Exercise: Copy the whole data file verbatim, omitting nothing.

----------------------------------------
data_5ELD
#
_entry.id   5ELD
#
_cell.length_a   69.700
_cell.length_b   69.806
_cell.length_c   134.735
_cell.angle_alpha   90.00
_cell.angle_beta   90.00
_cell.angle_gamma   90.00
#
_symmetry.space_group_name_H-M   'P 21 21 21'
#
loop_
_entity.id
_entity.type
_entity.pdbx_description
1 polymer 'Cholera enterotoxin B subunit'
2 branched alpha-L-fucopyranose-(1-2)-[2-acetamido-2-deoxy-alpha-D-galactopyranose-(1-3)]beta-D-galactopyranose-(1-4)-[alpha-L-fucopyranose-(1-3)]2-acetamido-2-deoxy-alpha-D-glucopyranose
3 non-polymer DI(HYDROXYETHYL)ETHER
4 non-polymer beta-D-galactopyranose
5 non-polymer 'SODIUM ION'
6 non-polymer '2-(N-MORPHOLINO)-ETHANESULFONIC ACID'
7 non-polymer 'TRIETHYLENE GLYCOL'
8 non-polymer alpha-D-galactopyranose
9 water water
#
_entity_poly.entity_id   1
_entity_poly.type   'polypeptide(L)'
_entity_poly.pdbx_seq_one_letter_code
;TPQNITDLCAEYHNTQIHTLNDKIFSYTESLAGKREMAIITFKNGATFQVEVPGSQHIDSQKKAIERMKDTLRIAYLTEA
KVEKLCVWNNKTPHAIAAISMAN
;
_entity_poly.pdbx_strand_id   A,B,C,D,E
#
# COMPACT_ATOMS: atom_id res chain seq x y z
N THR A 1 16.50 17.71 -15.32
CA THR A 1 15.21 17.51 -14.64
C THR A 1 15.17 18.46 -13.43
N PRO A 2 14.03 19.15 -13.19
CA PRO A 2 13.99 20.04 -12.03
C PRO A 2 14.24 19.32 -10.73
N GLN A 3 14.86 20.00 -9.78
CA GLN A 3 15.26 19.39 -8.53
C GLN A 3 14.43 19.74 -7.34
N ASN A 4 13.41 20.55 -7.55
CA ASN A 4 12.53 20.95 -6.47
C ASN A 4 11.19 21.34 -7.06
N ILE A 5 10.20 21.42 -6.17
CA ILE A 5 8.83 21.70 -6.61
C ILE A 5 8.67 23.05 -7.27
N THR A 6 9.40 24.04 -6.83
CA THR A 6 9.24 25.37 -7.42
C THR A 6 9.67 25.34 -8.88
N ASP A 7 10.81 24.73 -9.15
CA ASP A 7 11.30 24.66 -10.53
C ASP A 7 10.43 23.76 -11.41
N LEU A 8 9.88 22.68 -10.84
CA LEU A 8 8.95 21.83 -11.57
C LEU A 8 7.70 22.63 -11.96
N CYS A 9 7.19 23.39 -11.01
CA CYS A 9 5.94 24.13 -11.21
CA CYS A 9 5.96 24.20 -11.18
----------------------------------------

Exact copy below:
data_5ELD
#
_entry.id   5ELD
#
_cell.length_a   69.700
_cell.length_b   69.806
_cell.length_c   134.735
_cell.angle_alpha   90.00
_cell.angle_beta   90.00
_cell.angle_gamma   90.00
#
_symmetry.space_group_name_H-M   'P 21 21 21'
#
loop_
_entity.id
_entity.type
_entity.pdbx_description
1 polymer 'Cholera enterotoxin B subunit'
2 branched alpha-L-fucopyranose-(1-2)-[2-acetamido-2-deoxy-alpha-D-galactopyranose-(1-3)]beta-D-galactopyranose-(1-4)-[alpha-L-fucopyranose-(1-3)]2-acetamido-2-deoxy-alpha-D-glucopyranose
3 non-polymer DI(HYDROXYETHYL)ETHER
4 non-polymer beta-D-galactopyranose
5 non-polymer 'SODIUM ION'
6 non-polymer '2-(N-MORPHOLINO)-ETHANESULFONIC ACID'
7 non-polymer 'TRIETHYLENE GLYCOL'
8 non-polymer alpha-D-galactopyranose
9 water water
#
_entity_poly.entity_id   1
_entity_poly.type   'polypeptide(L)'
_entity_poly.pdbx_seq_one_letter_code
;TPQNITDLCAEYHNTQIHTLNDKIFSYTESLAGKREMAIITFKNGATFQVEVPGSQHIDSQKKAIERMKDTLRIAYLTEA
KVEKLCVWNNKTPHAIAAISMAN
;
_entity_poly.pdbx_strand_id   A,B,C,D,E
#
# COMPACT_ATOMS: atom_id res chain seq x y z
N THR A 1 16.50 17.71 -15.32
CA THR A 1 15.21 17.51 -14.64
C THR A 1 15.17 18.46 -13.43
N PRO A 2 14.03 19.15 -13.19
CA PRO A 2 13.99 20.04 -12.03
C PRO A 2 14.24 19.32 -10.73
N GLN A 3 14.86 20.00 -9.78
CA GLN A 3 15.26 19.39 -8.53
C GLN A 3 14.43 19.74 -7.34
N ASN A 4 13.41 20.55 -7.55
CA ASN A 4 12.53 20.95 -6.47
C ASN A 4 11.19 21.34 -7.06
N ILE A 5 10.20 21.42 -6.17
CA ILE A 5 8.83 21.70 -6.61
C ILE A 5 8.67 23.05 -7.27
N THR A 6 9.40 24.04 -6.83
CA THR A 6 9.24 25.37 -7.42
C THR A 6 9.67 25.34 -8.88
N ASP A 7 10.81 24.73 -9.15
CA ASP A 7 11.30 24.66 -10.53
C ASP A 7 10.43 23.76 -11.41
N LEU A 8 9.88 22.68 -10.84
CA LEU A 8 8.95 21.83 -11.57
C LEU A 8 7.70 22.63 -11.96
N CYS A 9 7.19 23.39 -11.01
CA CYS A 9 5.94 24.13 -11.21
CA CYS A 9 5.96 24.20 -11.18